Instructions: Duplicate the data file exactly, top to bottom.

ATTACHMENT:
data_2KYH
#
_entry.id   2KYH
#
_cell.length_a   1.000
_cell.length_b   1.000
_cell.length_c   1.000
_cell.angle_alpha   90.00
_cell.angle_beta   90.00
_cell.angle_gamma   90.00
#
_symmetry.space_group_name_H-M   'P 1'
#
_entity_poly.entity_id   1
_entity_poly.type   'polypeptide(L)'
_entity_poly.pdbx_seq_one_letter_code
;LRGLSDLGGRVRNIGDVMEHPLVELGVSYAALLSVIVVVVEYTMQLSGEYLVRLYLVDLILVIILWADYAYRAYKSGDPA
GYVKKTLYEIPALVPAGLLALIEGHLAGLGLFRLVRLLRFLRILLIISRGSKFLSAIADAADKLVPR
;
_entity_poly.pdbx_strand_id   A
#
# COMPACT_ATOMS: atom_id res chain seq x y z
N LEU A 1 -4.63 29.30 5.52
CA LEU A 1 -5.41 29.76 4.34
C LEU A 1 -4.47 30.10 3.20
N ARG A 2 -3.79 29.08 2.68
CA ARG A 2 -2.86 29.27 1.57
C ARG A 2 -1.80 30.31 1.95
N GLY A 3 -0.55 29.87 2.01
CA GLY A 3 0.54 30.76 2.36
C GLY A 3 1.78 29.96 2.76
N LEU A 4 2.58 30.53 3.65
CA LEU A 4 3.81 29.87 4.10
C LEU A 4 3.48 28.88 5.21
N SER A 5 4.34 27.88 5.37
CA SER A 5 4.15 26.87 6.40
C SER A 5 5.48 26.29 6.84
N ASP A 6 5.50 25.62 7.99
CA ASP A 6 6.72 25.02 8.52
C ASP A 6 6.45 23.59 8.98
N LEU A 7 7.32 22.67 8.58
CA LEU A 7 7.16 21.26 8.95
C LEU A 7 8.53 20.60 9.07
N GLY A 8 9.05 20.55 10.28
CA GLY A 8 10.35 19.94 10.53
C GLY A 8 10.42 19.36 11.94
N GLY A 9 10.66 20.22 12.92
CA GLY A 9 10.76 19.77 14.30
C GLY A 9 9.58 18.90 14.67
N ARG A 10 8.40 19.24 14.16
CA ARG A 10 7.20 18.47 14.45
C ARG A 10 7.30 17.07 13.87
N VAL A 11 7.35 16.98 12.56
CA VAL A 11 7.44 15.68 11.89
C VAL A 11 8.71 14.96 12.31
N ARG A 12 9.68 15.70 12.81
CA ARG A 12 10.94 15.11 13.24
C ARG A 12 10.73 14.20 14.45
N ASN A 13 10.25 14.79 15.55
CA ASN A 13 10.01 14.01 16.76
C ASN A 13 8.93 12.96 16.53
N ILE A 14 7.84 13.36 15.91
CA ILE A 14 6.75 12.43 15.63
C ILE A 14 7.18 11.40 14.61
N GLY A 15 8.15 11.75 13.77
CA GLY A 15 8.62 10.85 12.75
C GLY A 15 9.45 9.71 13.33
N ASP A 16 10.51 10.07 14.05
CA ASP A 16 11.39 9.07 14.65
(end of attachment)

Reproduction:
data_2KYH
#
_entry.id   2KYH
#
_cell.length_a   1.000
_cell.length_b   1.000
_cell.length_c   1.000
_cell.angle_alpha   90.00
_cell.angle_beta   90.00
_cell.angle_gamma   90.00
#
_symmetry.space_group_name_H-M   'P 1'
#
_entity_poly.entity_id   1
_entity_poly.type   'polypeptide(L)'
_entity_poly.pdbx_seq_one_letter_code
;LRGLSDLGGRVRNIGDVMEHPLVELGVSYAALLSVIVVVVEYTMQLSGEYLVRLYLVDLILVIILWADYAYRAYKSGDPA
GYVKKTLYEIPALVPAGLLALIEGHLAGLGLFRLVRLLRFLRILLIISRGSKFLSAIADAADKLVPR
;
_entity_poly.pdbx_strand_id   A
#
# COMPACT_ATOMS: atom_id res chain seq x y z
N LEU A 1 -4.63 29.30 5.52
CA LEU A 1 -5.41 29.76 4.34
C LEU A 1 -4.47 30.10 3.20
N ARG A 2 -3.79 29.08 2.68
CA ARG A 2 -2.86 29.27 1.57
C ARG A 2 -1.80 30.31 1.95
N GLY A 3 -0.55 29.87 2.01
CA GLY A 3 0.54 30.76 2.36
C GLY A 3 1.78 29.96 2.76
N LEU A 4 2.58 30.53 3.65
CA LEU A 4 3.81 29.87 4.10
C LEU A 4 3.48 28.88 5.21
N SER A 5 4.34 27.88 5.37
CA SER A 5 4.15 26.87 6.40
C SER A 5 5.48 26.29 6.84
N ASP A 6 5.50 25.62 7.99
CA ASP A 6 6.72 25.02 8.52
C ASP A 6 6.45 23.59 8.98
N LEU A 7 7.32 22.67 8.58
CA LEU A 7 7.16 21.26 8.95
C LEU A 7 8.53 20.60 9.07
N GLY A 8 9.05 20.55 10.28
CA GLY A 8 10.35 19.94 10.53
C GLY A 8 10.42 19.36 11.94
N GLY A 9 10.66 20.22 12.92
CA GLY A 9 10.76 19.77 14.30
C GLY A 9 9.58 18.90 14.67
N ARG A 10 8.40 19.24 14.16
CA ARG A 10 7.20 18.47 14.45
C ARG A 10 7.30 17.07 13.87
N VAL A 11 7.35 16.98 12.56
CA VAL A 11 7.44 15.68 11.89
C VAL A 11 8.71 14.96 12.31
N ARG A 12 9.68 15.70 12.81
CA ARG A 12 10.94 15.11 13.24
C ARG A 12 10.73 14.20 14.45
N ASN A 13 10.25 14.79 15.55
CA ASN A 13 10.01 14.01 16.76
C ASN A 13 8.93 12.96 16.53
N ILE A 14 7.84 13.36 15.91
CA ILE A 14 6.75 12.43 15.63
C ILE A 14 7.18 11.40 14.61
N GLY A 15 8.15 11.75 13.77
CA GLY A 15 8.62 10.85 12.75
C GLY A 15 9.45 9.71 13.33
N ASP A 16 10.51 10.07 14.05
CA ASP A 16 11.39 9.07 14.65